Efficacy of Azithromycin For Treating Chlamydia Remains High

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The researchers found that treatment failure did not occur in any patients in the doxycycline group, compared with five patients (3.2%) in the azithromycin group.
The researchers found that treatment failure did not occur in any patients in the doxycycline group, compared with five patients (3.2%) in the azithromycin group.

HealthDay News -- Azithromycin is not noninferior to doxycycline for treatment of urogenital chlamydia infection among adolescents; however, the efficacy of both types of treatment is high, according to a study published in the New England Journal of Medicine.

William M. Geisler, MD, MPH, from the University of Alabama at Birmingham, and colleagues conducted a randomized trial comparing oral azithromycin with doxycycline for urogenital chlamydia infection among adolescents in youth correctional facilities. The authors assessed the noninferiority of 1 g azithromycin (one dose) with 100 mg doxycycline twice daily for seven days. Participants were randomly allocated to receive azithromycin (284 participants) or doxycycline (283 participants). The per-protocol population comprised 155 patients in each treatment group.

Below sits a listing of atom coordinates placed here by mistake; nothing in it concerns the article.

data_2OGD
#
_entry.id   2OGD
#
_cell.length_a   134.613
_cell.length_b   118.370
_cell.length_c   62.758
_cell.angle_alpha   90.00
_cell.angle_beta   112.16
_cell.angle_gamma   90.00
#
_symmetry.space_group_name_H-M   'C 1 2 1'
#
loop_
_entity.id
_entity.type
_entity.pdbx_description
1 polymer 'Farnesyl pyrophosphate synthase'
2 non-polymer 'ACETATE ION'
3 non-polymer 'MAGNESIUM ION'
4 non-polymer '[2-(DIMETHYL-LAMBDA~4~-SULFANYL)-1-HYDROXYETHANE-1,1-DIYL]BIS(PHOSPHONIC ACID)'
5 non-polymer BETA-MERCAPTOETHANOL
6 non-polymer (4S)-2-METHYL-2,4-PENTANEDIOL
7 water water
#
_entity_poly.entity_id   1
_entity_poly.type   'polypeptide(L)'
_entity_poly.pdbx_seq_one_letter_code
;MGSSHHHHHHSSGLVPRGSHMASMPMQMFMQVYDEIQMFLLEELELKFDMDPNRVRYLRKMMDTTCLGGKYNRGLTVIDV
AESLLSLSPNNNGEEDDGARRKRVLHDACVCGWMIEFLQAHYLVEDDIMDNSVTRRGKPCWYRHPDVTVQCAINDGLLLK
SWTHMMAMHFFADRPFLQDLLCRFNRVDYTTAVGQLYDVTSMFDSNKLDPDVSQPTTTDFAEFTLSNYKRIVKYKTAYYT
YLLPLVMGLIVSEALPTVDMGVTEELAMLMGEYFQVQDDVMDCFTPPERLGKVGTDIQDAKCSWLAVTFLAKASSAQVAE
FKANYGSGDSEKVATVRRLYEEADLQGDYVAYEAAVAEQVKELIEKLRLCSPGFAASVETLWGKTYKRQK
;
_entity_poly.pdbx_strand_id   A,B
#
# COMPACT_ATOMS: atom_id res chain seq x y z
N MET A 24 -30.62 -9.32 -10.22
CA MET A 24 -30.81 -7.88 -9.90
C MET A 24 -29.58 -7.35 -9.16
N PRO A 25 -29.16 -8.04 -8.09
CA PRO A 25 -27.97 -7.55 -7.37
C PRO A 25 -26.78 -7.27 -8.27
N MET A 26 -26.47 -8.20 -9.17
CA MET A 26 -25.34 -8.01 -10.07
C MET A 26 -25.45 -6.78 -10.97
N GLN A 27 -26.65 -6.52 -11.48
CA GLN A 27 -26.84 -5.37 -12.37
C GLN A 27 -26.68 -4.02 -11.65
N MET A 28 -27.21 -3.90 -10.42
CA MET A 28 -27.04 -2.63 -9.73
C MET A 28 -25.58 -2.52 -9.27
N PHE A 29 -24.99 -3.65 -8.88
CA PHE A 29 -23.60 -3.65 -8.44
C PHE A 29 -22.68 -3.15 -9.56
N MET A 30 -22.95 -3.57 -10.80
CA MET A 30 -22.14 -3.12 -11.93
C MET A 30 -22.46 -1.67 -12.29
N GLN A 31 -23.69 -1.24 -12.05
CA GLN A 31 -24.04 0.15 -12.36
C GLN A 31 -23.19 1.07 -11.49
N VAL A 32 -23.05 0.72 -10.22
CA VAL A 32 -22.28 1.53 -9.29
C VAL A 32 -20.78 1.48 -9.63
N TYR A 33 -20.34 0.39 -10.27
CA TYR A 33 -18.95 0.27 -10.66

The researchers found that treatment failure did not occur in any patients in the doxycycline group, compared with five patients (3.2%) in the azithromycin group. The observed difference in treatment failure was 3.2%, with an upper boundary of the 90% confidence internal of 5.9%; this exceeded the prespecified absolute 5% cut-off for establishing noninferiority of azithromycin.

"In the context of a closed population receiving directly observed treatment for urogenital chlamydia infection, the efficacy of azithromycin was 97%, and the efficacy of doxycycline was 100%," the authors write. "The noninferiority of azithromycin was not established in this setting."

Geisler disclosed financial ties to ActivBiotics Pharma.

Reference

1. Geisler WM, Uniyal A, Lee JY, et al. Azithromycin versus doxycycline for urogenital Chlamydia trachomatis Infection. N Engl J Med. 2015;373:2512-2521.

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